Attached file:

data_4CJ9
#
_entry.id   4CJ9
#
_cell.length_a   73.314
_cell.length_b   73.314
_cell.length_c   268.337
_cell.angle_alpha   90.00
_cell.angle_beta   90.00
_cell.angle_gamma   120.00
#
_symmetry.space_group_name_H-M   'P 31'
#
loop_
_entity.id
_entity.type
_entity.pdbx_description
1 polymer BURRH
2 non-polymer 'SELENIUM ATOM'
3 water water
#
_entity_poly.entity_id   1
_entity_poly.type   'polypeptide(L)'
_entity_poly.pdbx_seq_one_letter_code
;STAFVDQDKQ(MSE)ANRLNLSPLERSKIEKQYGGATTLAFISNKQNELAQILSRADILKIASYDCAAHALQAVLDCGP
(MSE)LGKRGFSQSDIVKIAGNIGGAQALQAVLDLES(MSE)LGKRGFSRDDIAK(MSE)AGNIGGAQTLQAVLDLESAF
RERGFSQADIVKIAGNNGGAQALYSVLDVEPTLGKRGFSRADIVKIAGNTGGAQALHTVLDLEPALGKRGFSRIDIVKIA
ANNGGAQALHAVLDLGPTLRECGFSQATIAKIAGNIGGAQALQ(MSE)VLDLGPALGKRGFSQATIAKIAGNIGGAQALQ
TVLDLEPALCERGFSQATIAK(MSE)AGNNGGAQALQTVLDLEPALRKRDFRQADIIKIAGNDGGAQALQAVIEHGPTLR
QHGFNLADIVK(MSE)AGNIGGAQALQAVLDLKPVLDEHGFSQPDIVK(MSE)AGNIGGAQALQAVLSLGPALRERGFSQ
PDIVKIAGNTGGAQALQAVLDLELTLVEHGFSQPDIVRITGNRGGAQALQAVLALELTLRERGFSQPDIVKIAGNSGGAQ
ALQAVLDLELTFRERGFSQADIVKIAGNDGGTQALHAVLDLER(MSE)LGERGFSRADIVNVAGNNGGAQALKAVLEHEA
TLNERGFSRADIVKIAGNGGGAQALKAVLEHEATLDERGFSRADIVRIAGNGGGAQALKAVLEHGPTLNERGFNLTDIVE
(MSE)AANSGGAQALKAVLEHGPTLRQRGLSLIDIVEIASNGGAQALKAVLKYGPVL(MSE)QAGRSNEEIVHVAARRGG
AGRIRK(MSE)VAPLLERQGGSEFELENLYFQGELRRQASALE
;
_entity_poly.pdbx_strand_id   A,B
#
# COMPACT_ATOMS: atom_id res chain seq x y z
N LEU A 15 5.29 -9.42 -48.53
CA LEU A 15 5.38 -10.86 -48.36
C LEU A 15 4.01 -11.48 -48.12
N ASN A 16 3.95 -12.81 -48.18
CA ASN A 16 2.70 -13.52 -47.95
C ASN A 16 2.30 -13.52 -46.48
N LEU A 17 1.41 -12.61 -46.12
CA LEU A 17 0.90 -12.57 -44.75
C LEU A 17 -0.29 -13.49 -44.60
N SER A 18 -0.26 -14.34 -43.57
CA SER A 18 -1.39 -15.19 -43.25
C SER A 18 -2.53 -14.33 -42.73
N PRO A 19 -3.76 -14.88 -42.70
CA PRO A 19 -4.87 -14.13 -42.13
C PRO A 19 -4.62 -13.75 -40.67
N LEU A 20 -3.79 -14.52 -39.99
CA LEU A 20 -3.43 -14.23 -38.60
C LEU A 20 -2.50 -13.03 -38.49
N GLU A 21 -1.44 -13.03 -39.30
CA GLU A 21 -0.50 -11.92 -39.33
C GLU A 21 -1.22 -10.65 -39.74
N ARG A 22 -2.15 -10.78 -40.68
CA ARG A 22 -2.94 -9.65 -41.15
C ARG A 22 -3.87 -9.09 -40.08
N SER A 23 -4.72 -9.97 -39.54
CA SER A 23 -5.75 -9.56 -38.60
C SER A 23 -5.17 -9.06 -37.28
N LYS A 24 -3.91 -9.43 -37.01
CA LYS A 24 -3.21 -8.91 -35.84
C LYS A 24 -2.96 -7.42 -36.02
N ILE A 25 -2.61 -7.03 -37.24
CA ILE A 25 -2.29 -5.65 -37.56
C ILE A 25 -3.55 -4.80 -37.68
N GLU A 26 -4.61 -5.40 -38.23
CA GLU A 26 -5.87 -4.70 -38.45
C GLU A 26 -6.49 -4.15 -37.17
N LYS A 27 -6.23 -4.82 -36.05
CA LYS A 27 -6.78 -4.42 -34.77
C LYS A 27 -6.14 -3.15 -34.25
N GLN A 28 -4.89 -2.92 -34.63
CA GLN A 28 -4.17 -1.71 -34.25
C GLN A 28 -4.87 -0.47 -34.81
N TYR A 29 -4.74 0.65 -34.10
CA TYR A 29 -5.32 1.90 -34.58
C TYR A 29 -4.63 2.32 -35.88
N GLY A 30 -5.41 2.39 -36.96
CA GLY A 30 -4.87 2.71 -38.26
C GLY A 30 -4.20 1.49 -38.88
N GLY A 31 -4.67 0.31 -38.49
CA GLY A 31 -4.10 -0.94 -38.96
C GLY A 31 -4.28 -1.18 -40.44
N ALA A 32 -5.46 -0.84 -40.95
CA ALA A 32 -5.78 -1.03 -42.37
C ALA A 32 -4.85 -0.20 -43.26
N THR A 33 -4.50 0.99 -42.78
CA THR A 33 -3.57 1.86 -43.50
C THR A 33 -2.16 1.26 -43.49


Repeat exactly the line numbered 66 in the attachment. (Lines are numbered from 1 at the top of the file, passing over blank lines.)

C SER A 23 -5.17 -9.06 -37.28